Adjudicative Guideline H: Drug Involvement is one of the 13 adjudicative criteria which could lead to the denial or revocation of a security clearance. Drug involvement includes the abuse of illicit and legal drugs. However, a review of security clearance cases demonstrates that marijuana continues to be a concern for many applicants. New state laws, public opinion, and attitudes may make it tempting for Americans to casually use marijuana and other drugs.
Recently Colorado and other states have ‘legalized’ the use of marijuana and some states also allow the use of medical marijuana. Where national security is concerned, marijuana and the abuse of legal and illicit drugs for any reason is cause for denial of a security clearance.
Self-medicating with marijuana
An applicant was denied a clearance for marijuana as a source of “self-medication”. Applicant experienced back pain for a significant length of time and prescribed himself the benefit of marijuana to ease the pain. However, this marijuana use came to light due to an on-the-job injury and the subsequent drug test. Once busted, he went to rehab and discontinued the use. He argues that he has mitigated his earlier use with proof of rehabilitation, abstinence, and disassociation with drug-using individuals.
The judge examined all evidence and still had doubt about the applicant’s ability to make good decisions. The applicant only stopped because his use was discovered during the drug test and the rehab was required and not from self-referral. The judge’s findings were supported by the guidance: “Any doubt concerning personnel being considered for national security eligibility will be resolved in favor of the national security.”
Applicant stated that his marijuana use was part of his culture, even though he had been in possession of a security clearance. The applicant stated that he had decided to discontinue the use of marijuana as a personal choice and should be granted the clearance. The applicant stated that the judge should understand that though he thought he had the right to use the drug, he had decided to abstain as a deliberate effort to serve the United States. The judge disagreed, and his clearance was revoked.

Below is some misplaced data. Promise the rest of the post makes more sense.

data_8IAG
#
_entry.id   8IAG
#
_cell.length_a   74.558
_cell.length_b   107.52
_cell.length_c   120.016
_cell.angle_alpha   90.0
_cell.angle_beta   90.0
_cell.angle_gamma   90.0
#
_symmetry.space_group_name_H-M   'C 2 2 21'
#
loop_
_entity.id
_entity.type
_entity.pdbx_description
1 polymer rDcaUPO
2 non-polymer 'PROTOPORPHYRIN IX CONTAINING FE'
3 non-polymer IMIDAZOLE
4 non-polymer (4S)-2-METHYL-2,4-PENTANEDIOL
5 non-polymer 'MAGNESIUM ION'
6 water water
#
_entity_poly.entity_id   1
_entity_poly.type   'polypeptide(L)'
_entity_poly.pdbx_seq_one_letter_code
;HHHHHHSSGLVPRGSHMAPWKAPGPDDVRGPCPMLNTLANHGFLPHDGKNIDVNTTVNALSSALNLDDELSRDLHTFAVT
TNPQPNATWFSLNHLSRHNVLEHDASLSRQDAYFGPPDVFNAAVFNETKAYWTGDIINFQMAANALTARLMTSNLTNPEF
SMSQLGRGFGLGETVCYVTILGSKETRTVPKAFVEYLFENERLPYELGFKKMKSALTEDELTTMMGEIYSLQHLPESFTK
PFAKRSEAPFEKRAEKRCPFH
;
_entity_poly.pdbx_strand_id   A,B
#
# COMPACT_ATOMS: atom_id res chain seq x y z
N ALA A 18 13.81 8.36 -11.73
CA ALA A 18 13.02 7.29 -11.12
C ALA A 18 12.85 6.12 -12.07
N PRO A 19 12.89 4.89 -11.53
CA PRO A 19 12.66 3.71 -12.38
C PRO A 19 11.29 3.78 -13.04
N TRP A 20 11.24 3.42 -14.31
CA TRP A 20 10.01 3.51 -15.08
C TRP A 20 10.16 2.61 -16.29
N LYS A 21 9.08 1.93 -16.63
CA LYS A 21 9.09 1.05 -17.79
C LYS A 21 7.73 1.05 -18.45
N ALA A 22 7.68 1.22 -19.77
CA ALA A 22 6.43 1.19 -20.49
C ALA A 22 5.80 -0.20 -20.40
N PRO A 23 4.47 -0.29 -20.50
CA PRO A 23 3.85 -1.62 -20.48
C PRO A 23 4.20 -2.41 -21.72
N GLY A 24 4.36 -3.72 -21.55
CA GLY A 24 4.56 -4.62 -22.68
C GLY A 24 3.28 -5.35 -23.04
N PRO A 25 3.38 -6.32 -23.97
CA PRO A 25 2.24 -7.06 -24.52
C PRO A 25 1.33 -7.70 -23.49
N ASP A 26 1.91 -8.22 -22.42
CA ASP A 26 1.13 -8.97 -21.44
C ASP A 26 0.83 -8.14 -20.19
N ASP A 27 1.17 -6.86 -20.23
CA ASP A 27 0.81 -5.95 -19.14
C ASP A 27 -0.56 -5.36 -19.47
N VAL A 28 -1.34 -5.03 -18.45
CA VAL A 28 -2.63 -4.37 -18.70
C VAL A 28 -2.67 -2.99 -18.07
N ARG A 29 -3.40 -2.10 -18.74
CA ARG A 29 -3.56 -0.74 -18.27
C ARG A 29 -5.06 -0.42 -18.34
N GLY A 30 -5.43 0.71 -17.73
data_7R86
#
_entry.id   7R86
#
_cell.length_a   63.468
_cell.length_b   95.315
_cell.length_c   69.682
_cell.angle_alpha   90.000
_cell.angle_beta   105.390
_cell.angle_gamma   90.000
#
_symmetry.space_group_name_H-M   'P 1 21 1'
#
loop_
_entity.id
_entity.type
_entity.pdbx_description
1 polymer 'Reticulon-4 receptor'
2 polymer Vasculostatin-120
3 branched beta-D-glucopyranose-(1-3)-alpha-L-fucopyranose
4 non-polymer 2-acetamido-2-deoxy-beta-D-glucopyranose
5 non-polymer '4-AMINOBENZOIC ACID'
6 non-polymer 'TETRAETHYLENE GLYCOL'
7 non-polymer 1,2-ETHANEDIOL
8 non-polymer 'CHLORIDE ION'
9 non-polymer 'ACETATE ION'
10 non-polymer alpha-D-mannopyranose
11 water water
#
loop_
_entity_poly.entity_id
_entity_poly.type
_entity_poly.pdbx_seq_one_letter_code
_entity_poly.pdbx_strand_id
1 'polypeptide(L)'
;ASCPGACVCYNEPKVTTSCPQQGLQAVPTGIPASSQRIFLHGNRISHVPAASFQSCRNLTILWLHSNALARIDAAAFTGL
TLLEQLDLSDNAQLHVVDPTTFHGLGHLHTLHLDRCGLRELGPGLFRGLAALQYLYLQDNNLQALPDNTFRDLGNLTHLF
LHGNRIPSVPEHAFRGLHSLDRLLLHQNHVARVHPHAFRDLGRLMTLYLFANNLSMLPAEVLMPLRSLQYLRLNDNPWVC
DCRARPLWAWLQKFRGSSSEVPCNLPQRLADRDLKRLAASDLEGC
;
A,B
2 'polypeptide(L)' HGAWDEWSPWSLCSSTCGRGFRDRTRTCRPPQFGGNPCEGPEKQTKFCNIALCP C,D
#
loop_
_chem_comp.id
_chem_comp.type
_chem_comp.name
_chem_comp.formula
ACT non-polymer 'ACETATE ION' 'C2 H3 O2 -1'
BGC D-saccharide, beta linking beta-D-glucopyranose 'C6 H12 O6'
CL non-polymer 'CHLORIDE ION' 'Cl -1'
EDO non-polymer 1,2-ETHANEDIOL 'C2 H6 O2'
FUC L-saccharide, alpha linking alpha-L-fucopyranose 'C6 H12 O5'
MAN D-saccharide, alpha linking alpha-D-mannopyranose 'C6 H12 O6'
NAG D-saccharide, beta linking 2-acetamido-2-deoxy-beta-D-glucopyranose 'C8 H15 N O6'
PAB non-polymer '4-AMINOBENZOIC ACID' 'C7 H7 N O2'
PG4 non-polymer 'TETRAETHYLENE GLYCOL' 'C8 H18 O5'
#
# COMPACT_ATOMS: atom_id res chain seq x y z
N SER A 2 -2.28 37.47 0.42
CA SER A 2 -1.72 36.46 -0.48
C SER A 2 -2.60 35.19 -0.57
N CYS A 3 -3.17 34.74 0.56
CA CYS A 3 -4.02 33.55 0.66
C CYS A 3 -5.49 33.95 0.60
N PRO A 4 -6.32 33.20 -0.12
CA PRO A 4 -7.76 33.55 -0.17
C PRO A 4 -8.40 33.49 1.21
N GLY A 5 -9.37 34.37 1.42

“I didn’t think it was significant”
An applicant falsified a National Agency Questionnaire when he understated the full extent of his drug use, purchases, and sales. He falsely stated his infrequent use of marijuana only to state over the course of several interviews that he had indeed used marijuana more frequently and over a longer period of time. It wasn’t until a later interview that the applicant stated he used marijuana monthly over a period of years and up until a few days prior to his final interview.
His rationale was that he did not disclose his more extensive drug because he felt they were much less significant than his other past issues. Additional considerations included use of mind altering mushrooms and the sale and purchase of drugs. The security clearance was denied.
Used it for 30 years
Applicant used marijuana for a period of more than 30 years. He also used cocaine once in his past. He continued to use marijuana well into his work as a cleared defense contractor and stated that he would probably use it again. He has also admitted to purchasing marijuana, but had not used in six months.
The judge denied the clearance and concluded that his continuing drug abuse is clearly of present security significance.
Lots of drugs
An applicant continued to use marijuana over an extended period of his adult life. He used the drug repeatedly and did so by stating that he ignored the fact that it was indeed illegal. Not only had he ignore the fact that marijuana was illegal and that use would disqualify him for national security jobs, but he was uncertain about future use, although he hadn’t used in the past two years.
Because of his long history of marijuana use, and occasional hallucinogenic mushroom consumption, it was impossible for the judge to think his last statement to be credible. As far as mitigating the risk under Guideline H, the record is silent. He has not demonstrated the good judgment, reliability and trustworthiness required of those requesting access to the nation’s secrets. The judge concluded that the applicant cannot be considered trustworthy.
An applicant used cocaine on a number of occasions and four additional times ten years later. However, three years have passed since his last use. He states that he will never use cocaine again. Since his abstinence, he has received many recommendations from supervisors, co-workers, and friends who know him well and have vouched for his reliability, integrity, and honesty. He had received counseling for his drug use and has otherwise sufficiently demonstrated that the drug use was indeed in the past and that he would never use again. His security clearance was granted.
Just Say No
There are many reasons for drug use include cultural acceptance, lack of respect of regulations, youthful indiscretion and self-prescribed pain relief. Those who have been denied security clearances exhibit poor self-control, lack of good judgement, or just show lack of willingness to follow to rules and regulations. Drug involvement can raise questions about loyalty, reliability, and ability to protect classified information.